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Surviving the Lockdown: Key Considerations for Long-Term Remote Support Success

by Jessica Weisman-Pitts
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by Sumair Dutta, Senior Director of Digital Transformation at ServiceMax 

As the pandemic continues, field service organizations globally are working harder than ever to keep the world running. Many have ramped up investments in key technologies, accelerating digital plans, particularly in remote support.

Remote support – whether it’s remote connectivity of assets, remote technical support, or remote assistance – can reduce customer downtime, increase time to resolution, eliminate unnecessary field visits, and increase work and workforce efficiency. Service leaders are no longer just thinking remote support features or tools. They’re now strategically looking how remote support fits into the overall service delivery infrastructure – a clear sign organizations are investing in remote support for the long-term.

Considerations for Long-Term Delivery of Remote Support

  1. Monetizing Remote Support

While remote support might be a necessity in today’s world, can it be sold to customers? This is extremely relevant if remote sessions remove the need for other field-based revenue streams. Currently, service leaders are primarily looking at a model where remote support is included in the premium service contracts and then charged by the call for those customers who haven’t purchased premium contracts.

  1. Visibility and Entitlements 

Several organizations already have response commitments tied to remote support, requiring a remote response to service requests within compliant timeframes – making it essential to have visibility into entitlements when remote requests are made. Others have different pricing levels – e. the remote technician can’t resolve the service request, the proceeding service is charged at a discounted rate owing to the level of triage conducted.

  1. Remote Support as a Standard Process

Does every incoming support request need to go through a remote support workflow? Does every incoming request become an official work order that must be opened, managed, and closed? The answer is based on commercial and capacity considerations. Most organizations have level 1 support agents capturing service information and determining follow-on actions. In most instances, it’s impossible for agents to capture deeper asset, issue, or triage information. Therefore, the service request is sent to the field for triage or escalated to remote technical support. There’s a definite benefit to capturing additional information remotely, but organizations still aren’t convinced that every technical service call needs to go through a remote workflow.

  1. The Remote Customer Experience

Greater attention is being paid remote support channels. Is text or messaging good enough or is there a greater need for audio-visual channels? And how easy is it for customers to initiate remote support requests? Some organizations include remote initiation options within their customer service applications or communities. Others are more focused on service agent-initiated remote experience where the agent invites the customer to join a live chat session.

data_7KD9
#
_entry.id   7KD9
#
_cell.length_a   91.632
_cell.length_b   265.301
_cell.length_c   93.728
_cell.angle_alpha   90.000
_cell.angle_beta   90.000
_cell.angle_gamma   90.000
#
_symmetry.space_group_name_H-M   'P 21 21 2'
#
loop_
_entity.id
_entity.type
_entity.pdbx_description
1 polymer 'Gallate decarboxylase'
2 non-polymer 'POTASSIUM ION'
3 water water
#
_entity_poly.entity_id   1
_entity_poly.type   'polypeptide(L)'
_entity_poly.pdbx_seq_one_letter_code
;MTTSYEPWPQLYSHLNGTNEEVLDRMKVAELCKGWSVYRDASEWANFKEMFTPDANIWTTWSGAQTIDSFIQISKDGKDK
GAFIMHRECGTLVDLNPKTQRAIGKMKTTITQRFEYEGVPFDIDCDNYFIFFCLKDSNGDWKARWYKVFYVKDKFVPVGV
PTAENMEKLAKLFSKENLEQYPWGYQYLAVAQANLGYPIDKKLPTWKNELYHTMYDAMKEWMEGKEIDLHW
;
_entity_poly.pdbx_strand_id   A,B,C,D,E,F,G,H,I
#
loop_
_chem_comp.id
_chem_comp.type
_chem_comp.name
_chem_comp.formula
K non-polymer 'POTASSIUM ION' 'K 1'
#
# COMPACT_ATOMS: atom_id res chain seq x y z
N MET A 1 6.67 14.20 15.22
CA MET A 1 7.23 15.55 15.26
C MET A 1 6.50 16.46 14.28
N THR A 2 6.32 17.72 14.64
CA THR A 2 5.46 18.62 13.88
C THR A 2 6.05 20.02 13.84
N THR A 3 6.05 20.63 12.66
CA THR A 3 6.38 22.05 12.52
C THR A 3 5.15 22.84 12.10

1. Development and Management of a Remote Support Workforce

As the demand for remote support increases, organizations must build capacity. While most find it necessary to have a dedicated remote support workforce, others are augmenting existing remote capacity with field service agents who might have time in their calendars or looking at agents across time zones and geographies. Skillsets, availability, and expertise, typically reserved for scheduling field-based work, are also being applied to remote support models. Organizations are looking into aligning remote agents by asset familiarity and service expertise to ensure adequate service coverage.

  1. Tools and Resources For Remote Service

It’s common to offer remote support roles to retiring field service workers who may be less interested in traditional support but still want to contribute to their organizations and customers. The great benefit of relying on an experienced workforce is in the ease with which they can leverage their knowledge to diagnose or resolve issues. The problem is this knowledge continues to remain tribal and isn’t documented or transferred to less experienced remote support agents. Organizations must consider two sets of tools for remote support agents – those that enable useful remote interactions and those that provide necessary knowledge and information to remote agents.

  1. Accounting for Remote Support Work

Many organizations require a common service language that documents machine errors, work done, skills used, parts required, time commitment, and more. This common language is needed to build a service database that can be mined for usable intelligence and predictive outcomes. If x error occurs in the future, the organization can leverage this database to determine the most likely resolution and scenario. Remote support sessions are integral in this common service language, which means very remote session should have an accompanying work order capturing relevant information. More so, remote support activity must be made available to other service stakeholders, such as technicians and customers.

  1. Metrics for Remote Support Success

Resolution time and dispatch avoidance are the most common metrics used to measure remote support success. As this space matures, organizations will also begin to look at:

  • Remote workforce utilization
  • NPS with remote support sessions
  • Compliance with remote-level entitlements
  • Revenue per remote support agent